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Louise Bourgeois

Approximately 80 previously unpublished writings by Louise Bourgeois appear here in print for the first time, which, combined with eight extensive scholarly essays turns our critical understanding of Bourgeois work on its head, offering a new and unprecedented insight into the work of one of the 20th centurys greatest artists. Famed for such works as "The Destruction of the Father" (1974), "Arch of Hysteria" (1993) and her huge and emblematic piece "Maman" (1999) an enormous spider as an icon of maternal protection and withdrawal Bourgeois investigated the realm of psychoanalytical territory through her sculptures, paintings and writings. "Louise Bourgeois: The Return of the Repressed" shows the enduring presence of psychoanalysis as a motivational force and a site of exploration in her life and work. Selected and edited by Philip Larratt-Smith, her literary archivist, these texts provide a comprehensive overview and re-reading covering 60 years of artistic production. The second volume in this gorgeous set also serves as an impressive and up-to-date monograph, detailing works up until the artists death in 2010.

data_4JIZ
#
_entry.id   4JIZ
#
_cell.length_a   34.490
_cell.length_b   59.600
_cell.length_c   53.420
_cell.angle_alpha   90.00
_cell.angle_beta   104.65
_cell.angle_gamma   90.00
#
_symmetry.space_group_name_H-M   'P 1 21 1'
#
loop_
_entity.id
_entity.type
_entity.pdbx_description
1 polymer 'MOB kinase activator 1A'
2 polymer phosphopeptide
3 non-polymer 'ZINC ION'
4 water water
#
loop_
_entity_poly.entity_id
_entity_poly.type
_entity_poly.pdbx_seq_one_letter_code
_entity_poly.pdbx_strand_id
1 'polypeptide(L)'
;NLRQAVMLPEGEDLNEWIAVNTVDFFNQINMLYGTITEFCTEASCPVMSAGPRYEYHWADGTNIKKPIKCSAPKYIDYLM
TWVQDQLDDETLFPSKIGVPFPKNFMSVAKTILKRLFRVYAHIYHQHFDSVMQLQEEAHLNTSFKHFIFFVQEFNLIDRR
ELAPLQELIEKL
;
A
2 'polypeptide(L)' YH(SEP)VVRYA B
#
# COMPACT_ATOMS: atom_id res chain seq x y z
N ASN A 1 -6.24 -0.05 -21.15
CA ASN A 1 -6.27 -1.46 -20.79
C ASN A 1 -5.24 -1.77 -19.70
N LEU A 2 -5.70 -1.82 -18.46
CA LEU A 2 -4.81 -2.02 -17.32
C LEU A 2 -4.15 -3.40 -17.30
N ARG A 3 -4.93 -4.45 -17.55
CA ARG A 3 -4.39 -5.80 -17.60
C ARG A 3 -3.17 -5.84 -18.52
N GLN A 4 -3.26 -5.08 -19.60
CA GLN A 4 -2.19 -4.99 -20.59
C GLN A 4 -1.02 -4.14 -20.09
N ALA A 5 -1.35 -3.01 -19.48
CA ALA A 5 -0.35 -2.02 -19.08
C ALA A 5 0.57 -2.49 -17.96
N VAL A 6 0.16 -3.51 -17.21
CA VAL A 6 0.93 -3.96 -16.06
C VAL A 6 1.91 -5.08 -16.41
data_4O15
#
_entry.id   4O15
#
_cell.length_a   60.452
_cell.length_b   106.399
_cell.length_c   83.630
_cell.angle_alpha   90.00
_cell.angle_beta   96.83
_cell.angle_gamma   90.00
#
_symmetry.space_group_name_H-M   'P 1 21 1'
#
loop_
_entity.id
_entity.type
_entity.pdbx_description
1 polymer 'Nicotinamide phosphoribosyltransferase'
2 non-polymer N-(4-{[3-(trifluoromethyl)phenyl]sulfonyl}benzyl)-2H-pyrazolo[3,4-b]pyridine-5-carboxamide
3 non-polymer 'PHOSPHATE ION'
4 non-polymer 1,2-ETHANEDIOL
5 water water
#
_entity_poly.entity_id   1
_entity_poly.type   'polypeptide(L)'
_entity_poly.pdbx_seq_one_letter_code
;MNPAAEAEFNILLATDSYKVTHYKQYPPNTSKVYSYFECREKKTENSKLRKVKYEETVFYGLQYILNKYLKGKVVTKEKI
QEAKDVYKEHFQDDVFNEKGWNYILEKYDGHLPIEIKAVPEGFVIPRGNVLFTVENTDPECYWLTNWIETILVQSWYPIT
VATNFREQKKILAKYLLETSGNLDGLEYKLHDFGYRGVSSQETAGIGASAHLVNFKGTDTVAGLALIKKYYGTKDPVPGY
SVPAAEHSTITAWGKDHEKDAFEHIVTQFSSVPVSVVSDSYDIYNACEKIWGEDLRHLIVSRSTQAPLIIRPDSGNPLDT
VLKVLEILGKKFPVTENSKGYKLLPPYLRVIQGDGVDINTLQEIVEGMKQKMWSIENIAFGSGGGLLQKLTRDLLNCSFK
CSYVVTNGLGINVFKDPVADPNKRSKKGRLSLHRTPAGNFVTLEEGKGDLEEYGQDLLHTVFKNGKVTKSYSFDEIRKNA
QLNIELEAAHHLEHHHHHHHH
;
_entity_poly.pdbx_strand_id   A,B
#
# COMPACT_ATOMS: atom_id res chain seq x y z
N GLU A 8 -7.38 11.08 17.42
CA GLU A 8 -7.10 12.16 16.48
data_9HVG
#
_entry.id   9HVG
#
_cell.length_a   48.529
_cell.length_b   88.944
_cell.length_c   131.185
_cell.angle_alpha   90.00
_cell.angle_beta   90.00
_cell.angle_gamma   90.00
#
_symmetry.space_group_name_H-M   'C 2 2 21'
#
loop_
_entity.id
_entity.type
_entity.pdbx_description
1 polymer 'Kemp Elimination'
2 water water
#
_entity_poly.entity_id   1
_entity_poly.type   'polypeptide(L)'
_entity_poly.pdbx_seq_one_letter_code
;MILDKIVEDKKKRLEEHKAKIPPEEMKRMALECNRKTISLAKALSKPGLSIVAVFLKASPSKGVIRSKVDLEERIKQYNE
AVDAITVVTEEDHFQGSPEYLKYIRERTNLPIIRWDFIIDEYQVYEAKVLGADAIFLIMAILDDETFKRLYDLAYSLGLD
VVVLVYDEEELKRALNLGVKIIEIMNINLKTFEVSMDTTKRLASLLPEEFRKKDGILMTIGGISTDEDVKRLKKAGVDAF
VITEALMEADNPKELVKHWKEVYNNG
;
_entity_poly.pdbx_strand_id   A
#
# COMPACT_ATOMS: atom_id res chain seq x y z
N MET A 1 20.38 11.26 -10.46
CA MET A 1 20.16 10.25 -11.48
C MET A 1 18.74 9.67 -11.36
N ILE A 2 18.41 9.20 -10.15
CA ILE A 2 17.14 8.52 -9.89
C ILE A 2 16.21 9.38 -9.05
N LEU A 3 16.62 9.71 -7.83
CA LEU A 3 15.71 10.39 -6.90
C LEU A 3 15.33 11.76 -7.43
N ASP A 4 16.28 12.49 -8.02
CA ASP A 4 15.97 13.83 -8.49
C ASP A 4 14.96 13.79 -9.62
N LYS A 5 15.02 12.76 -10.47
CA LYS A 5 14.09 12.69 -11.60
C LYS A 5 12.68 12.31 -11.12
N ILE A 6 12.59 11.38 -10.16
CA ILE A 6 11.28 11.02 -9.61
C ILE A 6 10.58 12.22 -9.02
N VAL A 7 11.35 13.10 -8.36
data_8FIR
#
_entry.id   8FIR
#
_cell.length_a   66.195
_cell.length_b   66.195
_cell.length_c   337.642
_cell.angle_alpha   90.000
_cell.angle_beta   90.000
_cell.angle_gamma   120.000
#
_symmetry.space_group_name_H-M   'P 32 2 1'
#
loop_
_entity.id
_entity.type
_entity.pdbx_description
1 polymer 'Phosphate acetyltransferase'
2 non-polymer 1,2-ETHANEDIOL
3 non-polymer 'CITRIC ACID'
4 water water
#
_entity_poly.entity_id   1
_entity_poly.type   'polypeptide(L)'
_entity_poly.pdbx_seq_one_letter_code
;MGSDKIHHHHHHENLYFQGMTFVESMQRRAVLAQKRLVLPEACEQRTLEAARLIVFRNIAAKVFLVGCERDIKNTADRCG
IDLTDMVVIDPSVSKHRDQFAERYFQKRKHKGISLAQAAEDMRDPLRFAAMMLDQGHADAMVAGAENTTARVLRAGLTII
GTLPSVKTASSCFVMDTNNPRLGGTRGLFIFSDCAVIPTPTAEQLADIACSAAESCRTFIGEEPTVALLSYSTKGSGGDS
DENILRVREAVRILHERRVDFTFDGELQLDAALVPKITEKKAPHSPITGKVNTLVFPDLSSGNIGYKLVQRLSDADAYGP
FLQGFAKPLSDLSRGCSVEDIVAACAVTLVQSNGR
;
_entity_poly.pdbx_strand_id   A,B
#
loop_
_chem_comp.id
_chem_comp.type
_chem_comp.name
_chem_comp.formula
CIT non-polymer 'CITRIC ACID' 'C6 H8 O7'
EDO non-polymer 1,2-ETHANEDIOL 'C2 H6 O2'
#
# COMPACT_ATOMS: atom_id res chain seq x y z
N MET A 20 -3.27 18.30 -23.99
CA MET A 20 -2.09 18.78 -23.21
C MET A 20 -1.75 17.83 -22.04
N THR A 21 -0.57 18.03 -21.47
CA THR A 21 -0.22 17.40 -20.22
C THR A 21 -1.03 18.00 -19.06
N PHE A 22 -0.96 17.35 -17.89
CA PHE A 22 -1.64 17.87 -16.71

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"Sculpture as Symptom": that's the title of this book's introduction, written by Philip Larratt-Smith, Louise Bourgeois's literary archivist. It's also the abiding theme of the eight texts in volume one of this handsome psychoanalytic study of Bourgeois and her art, divided by beautifully chosen works and followed by color reproductions. Volume two, illustrated with photographs of Bourgeois (from toddler to nonagenarian), presents a selection of the artist's hitherto unpublished notes and dream logs written on loose sheets of paper. Discovered in boxes in 2004 and 2010 by her assistant Jerry Gorovoy during the renovation of her Manhattan brownstone, these writings were intended as tools for her "interminable analysis," as Mignon Nixon terms it here. After her father died in 1951, she began therapy with Leonard Cammer, but soon switched to Henry Lowenfeld. Her intensive analysis started in January 1952 and continued, four times a week for the first several years, until Lowenfeld died in 1985. If you're fascinated by the notion that Willem de Kooning's late work provides a study of Alzheimer's disease, or intrigued by Yayoi Kusama's choice to live in a mental hospital, this book is for you.--Kim Levin "ARTnews " In the early months of 2010, a trove of loose-leaf paper was discovered in Louise Bourgeois's Chelsea apartment. Marked with pen, pencil, and typewriter ink, the pages featured a fluent blend of French and English prose, punctuated by an occasional drawing. The writings hailed largely from the years spanning 1952--when Bourgeois was refining her brand of metaphoric abstraction in her Personages, a series of precariously assembled totemic structures--to 1964, when Bourgeois debuted her now-canonical sculptural aesthetic of turgid, visceral forms rendered in emotive arrays of latex, wax, and resin. This new, organic idiom followed an 11-year hiatus from the art world, during which Bourgeois underwent strenuous analysis at the hands of an emigre Freudian, Henry Lowenfeld--a foreigner, like herself, expatriated from a Europe ravaged by war. Combined with a similar find of six years prior, this cache amounted to over 1,000 pages of rich psychic self-documentation. Here, Bourgeois had recorded her dreams, anxieties, and desires; parsed her sessions with Lowenfeld ("L.," in her affectionate abbreviation); and jotted ideas for new sculptures. Reproduced in part and translated for the first time in a sleek volume edited by Philip Larratt-Smith, Bourgeois's literary archivist, these writings reveal Bourgeois as an artist whose profound engagement with psychoanalysis was anchored in a sustained, often tortuous praxis.--Courtney Fiske "The Brooklyn Rail " Bourgeois was an intensely autobiographical artist who poured her demons into her work. Her art was, she believed in a very literal way, her salvation. In the new book, ominously but accurately entitled The Return of the Repressed, curator and writer, Philip Larratt-Smith makes much of Bourgeois' fear of abandonment and her complex love-hate relationship with her father.--Sean O'Hagan "Another Magazine "

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